United States and Vietnam Announce New Comprehensive Partnership

ASEAN

President Barack Obama hosted Vietnamese President Truong Tan Sang at the White House for the first bilateral meeting between the two leaders. Acknowledging the “extraordinarily complex history between the United States and Vietnam” President Obama and President Truong announced the establishment of a new Comprehensive Partnership between the two countries, with the end goal of increasing “cooperation on a whole range of issues from trade and commerce to military-to-military cooperation, to multilateral work on issues like disaster relief, to scientific and educational exchanges.”

The United States and Vietnam normalized diplomatic relations in 1995, signed a Bilateral Trade Agreement in 2000 and in 2007 Congress approved Permanent Normal Trade Relations (PNTR) for Vietnam. In 2005, the United States became the number one export market for Vietnamese products and as of May this year U.S. companies and businesses had invested almost $11 billion into the Vietnamese economy. Last year, 2012, Vietnam exported goods valued at over $20 billion to the United States and U.S. exports to Vietnam were $4.6 billion. For the academic year 2011/12, over 15,500 Vietnamese students came to study in the United States, ten years ago that figure was just over 2,500. For the academic year 2010/11 (most recent data available) Vietnam hosted almost 900 US students, in 2000/01 that number was just over 200.

Vietnam is one of the 12 participant countries in the Trans-Pacific Partnership trade negotiations, a 21st century trade initiative that is designed to increase trade, regional integration and commerce across the Asia-Pacific region. Both leaders expressed their hope for the conclusion of an agreement by the end of this year.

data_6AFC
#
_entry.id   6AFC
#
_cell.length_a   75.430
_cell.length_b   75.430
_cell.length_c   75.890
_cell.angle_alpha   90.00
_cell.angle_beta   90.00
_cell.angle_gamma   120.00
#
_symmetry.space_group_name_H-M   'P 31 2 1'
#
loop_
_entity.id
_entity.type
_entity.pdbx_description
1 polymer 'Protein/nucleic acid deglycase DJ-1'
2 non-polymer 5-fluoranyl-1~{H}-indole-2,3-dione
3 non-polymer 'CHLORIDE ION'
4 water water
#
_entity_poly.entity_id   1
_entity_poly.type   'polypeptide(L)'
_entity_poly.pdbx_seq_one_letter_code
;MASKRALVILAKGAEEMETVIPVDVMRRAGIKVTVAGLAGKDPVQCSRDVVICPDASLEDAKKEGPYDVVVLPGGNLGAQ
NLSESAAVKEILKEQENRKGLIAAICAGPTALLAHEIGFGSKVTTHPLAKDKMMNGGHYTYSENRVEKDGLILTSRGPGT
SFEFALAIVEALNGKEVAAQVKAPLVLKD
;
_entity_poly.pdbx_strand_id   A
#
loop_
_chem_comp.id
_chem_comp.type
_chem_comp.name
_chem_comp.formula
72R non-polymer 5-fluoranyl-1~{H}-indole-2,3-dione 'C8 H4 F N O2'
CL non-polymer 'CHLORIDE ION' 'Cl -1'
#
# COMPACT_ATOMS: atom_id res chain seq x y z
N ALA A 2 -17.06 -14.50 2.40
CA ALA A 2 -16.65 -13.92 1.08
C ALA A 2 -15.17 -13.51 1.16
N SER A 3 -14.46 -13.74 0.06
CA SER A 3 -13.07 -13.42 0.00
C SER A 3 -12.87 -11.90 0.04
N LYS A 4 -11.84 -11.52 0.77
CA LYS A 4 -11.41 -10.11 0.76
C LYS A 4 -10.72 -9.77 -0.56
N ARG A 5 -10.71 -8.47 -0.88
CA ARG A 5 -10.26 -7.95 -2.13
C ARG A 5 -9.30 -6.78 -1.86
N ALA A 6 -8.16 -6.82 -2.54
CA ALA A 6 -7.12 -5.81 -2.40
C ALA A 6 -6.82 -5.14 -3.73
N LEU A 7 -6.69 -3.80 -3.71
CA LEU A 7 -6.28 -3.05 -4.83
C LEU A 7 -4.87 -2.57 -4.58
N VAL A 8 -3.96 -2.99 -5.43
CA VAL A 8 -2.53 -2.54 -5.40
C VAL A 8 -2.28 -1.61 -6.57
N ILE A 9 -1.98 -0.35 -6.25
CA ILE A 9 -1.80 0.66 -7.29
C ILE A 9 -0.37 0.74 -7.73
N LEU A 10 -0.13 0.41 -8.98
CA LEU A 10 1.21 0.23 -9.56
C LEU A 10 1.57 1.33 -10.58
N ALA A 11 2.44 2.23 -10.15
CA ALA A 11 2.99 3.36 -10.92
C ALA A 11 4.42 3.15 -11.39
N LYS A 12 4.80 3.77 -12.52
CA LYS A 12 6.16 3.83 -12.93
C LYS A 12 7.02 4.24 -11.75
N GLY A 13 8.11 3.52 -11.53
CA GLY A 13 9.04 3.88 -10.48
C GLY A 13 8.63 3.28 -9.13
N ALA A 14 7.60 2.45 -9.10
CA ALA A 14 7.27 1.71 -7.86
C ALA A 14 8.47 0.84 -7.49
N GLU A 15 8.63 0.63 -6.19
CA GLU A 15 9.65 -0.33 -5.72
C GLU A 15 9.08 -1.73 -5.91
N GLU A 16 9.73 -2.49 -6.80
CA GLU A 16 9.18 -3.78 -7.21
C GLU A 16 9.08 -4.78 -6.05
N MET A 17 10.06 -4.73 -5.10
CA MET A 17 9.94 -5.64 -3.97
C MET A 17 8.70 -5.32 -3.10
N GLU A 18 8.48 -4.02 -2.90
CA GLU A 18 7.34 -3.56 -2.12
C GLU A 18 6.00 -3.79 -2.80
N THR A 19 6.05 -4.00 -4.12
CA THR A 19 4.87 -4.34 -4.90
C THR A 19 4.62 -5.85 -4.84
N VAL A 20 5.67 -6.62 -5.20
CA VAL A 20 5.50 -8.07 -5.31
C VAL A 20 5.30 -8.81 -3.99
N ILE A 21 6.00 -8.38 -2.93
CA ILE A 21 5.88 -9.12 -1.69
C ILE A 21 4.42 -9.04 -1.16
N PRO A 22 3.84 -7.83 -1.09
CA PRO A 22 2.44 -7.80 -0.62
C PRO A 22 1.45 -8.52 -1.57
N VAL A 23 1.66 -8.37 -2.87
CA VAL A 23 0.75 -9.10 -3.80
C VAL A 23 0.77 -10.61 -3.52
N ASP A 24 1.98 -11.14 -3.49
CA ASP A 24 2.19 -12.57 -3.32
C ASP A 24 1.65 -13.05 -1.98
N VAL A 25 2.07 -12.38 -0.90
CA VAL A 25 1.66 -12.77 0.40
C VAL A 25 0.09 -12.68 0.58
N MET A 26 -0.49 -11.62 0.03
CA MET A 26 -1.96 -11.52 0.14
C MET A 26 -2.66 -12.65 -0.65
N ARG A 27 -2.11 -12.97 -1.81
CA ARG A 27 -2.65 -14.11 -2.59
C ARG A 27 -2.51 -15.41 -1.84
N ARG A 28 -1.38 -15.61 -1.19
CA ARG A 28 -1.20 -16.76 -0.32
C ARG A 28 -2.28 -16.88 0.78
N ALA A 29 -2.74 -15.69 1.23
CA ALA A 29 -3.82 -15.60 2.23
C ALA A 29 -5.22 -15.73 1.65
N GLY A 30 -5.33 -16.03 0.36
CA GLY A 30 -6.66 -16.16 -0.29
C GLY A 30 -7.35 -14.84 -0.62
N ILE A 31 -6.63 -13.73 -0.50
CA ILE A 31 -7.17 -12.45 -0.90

During their meeting the two presidents covered a wide range of topics covering security and defense, international law, human rights, ongoing legacies from the Vietnam War and the contribution of Vietnamese Americans to further strengthening people-to-people ties between the United States and Vietnam.

Speaking at a public event hosted at CSIS, President Truong welcomed the role and presence of the United States in Asia when he stated that “We welcome President Obama’s commitment to enhance cooperation with Asia Pacific for peace, stability and cooperation.” It was revealed at that forum that President Truong had extended an invitation to President Obama to visit Vietnam, maybe next year.

This visit was President Truong’s first visit to Washington, D.C. but not his first visit to the United States. At his presentation at CSIS, President Truong recalled his visit to Hawai‘i for the APEC forum in 2011 and where he gave a speech at the East-West Center titled Vietnam’s Comprehensive Integration and New Developments in Vietnam-U.S. Relations. During that presentation President Truong emphasized the importance of advancing the strategic partnership with the United States in order to increase peace and prosperity in the region. President Truong's visit to Washington, D.C. is another step forward in that process.